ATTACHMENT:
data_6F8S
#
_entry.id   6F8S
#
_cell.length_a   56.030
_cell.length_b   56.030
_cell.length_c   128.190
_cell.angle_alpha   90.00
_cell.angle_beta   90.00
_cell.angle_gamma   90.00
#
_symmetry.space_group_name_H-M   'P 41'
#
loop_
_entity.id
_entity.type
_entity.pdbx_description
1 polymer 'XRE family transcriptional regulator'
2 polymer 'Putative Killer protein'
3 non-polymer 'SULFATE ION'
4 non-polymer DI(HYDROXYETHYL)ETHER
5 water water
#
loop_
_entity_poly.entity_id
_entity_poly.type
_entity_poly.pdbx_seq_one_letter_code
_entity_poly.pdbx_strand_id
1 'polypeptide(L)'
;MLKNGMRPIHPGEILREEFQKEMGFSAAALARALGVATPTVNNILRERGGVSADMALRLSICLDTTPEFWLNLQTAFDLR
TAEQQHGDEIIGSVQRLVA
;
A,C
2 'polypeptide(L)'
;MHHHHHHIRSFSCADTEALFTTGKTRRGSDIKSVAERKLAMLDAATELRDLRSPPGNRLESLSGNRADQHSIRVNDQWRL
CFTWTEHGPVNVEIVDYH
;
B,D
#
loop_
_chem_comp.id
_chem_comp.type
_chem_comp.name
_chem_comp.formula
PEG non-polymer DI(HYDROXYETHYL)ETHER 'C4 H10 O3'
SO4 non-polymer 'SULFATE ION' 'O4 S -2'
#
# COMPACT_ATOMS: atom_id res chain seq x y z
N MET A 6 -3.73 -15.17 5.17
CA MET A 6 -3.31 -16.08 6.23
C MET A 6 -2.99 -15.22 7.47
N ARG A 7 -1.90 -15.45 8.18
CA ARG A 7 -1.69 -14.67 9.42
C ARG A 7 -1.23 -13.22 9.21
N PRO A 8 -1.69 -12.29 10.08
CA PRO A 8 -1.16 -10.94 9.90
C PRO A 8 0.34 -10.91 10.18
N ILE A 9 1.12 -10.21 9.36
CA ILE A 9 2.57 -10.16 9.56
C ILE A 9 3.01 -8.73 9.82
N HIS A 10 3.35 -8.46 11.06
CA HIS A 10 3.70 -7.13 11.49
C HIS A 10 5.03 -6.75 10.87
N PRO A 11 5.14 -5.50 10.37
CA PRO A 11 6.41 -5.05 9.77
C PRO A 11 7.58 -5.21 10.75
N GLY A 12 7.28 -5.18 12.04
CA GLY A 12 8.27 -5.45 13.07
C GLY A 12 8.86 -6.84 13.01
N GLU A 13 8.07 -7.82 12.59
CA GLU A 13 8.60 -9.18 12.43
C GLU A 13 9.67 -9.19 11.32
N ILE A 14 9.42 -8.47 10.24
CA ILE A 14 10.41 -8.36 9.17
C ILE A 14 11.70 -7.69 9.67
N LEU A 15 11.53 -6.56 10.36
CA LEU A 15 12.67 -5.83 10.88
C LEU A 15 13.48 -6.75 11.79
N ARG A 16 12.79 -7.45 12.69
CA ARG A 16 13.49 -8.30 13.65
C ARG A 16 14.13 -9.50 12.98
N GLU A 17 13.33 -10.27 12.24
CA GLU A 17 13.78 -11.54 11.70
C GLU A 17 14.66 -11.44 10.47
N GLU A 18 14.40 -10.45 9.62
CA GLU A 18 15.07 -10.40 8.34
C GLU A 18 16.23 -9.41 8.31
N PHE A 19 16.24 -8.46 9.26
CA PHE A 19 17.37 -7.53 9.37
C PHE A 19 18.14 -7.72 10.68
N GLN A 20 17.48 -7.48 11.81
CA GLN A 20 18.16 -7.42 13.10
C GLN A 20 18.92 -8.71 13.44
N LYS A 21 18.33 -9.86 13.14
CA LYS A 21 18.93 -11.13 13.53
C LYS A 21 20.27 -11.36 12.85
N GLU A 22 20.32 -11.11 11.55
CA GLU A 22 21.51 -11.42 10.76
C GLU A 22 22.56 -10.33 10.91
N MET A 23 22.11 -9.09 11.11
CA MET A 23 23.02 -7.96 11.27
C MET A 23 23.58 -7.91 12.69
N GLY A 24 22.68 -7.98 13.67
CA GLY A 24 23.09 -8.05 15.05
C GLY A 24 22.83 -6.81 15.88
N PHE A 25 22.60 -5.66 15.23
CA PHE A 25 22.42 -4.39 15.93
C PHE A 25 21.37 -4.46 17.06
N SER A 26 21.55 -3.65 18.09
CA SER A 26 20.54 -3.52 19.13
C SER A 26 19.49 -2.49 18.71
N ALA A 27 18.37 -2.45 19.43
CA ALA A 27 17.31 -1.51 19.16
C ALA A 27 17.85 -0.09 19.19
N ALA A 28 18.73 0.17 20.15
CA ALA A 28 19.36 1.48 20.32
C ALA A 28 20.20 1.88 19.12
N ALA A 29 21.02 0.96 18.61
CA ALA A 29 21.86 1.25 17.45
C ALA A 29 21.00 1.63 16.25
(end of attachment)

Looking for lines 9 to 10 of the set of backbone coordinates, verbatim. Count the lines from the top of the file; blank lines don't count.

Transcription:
_cell.angle_beta   90.00
_cell.angle_gamma   90.00